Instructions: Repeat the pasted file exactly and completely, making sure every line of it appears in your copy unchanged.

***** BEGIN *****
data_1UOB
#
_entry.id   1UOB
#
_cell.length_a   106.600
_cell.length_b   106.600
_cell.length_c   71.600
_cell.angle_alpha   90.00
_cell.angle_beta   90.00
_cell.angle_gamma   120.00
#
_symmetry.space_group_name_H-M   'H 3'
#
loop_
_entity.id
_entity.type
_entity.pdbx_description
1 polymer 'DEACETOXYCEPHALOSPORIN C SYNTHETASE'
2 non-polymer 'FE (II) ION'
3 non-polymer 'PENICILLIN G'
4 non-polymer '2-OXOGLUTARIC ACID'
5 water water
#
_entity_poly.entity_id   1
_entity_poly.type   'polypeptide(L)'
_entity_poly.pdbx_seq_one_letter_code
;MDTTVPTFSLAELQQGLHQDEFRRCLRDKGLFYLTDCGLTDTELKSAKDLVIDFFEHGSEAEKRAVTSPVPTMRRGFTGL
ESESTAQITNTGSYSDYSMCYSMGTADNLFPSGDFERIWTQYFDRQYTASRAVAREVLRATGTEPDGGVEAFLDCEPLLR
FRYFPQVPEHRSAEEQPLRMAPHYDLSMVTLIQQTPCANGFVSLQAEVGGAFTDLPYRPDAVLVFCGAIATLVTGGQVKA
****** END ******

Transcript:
data_1UOB
#
_entry.id   1UOB
#
_cell.length_a   106.600
_cell.length_b   106.600
_cell.length_c   71.600
_cell.angle_alpha   90.00
_cell.angle_beta   90.00
_cell.angle_gamma   120.00
#
_symmetry.space_group_name_H-M   'H 3'
#
loop_
_entity.id
_entity.type
_entity.pdbx_description
1 polymer 'DEACETOXYCEPHALOSPORIN C SYNTHETASE'
2 non-polymer 'FE (II) ION'
3 non-polymer 'PENICILLIN G'
4 non-polymer '2-OXOGLUTARIC ACID'
5 water water
#
_entity_poly.entity_id   1
_entity_poly.type   'polypeptide(L)'
_entity_poly.pdbx_seq_one_letter_code
;MDTTVPTFSLAELQQGLHQDEFRRCLRDKGLFYLTDCGLTDTELKSAKDLVIDFFEHGSEAEKRAVTSPVPTMRRGFTGL
ESESTAQITNTGSYSDYSMCYSMGTADNLFPSGDFERIWTQYFDRQYTASRAVAREVLRATGTEPDGGVEAFLDCEPLLR
FRYFPQVPEHRSAEEQPLRMAPHYDLSMVTLIQQTPCANGFVSLQAEVGGAFTDLPYRPDAVLVFCGAIATLVTGGQVKA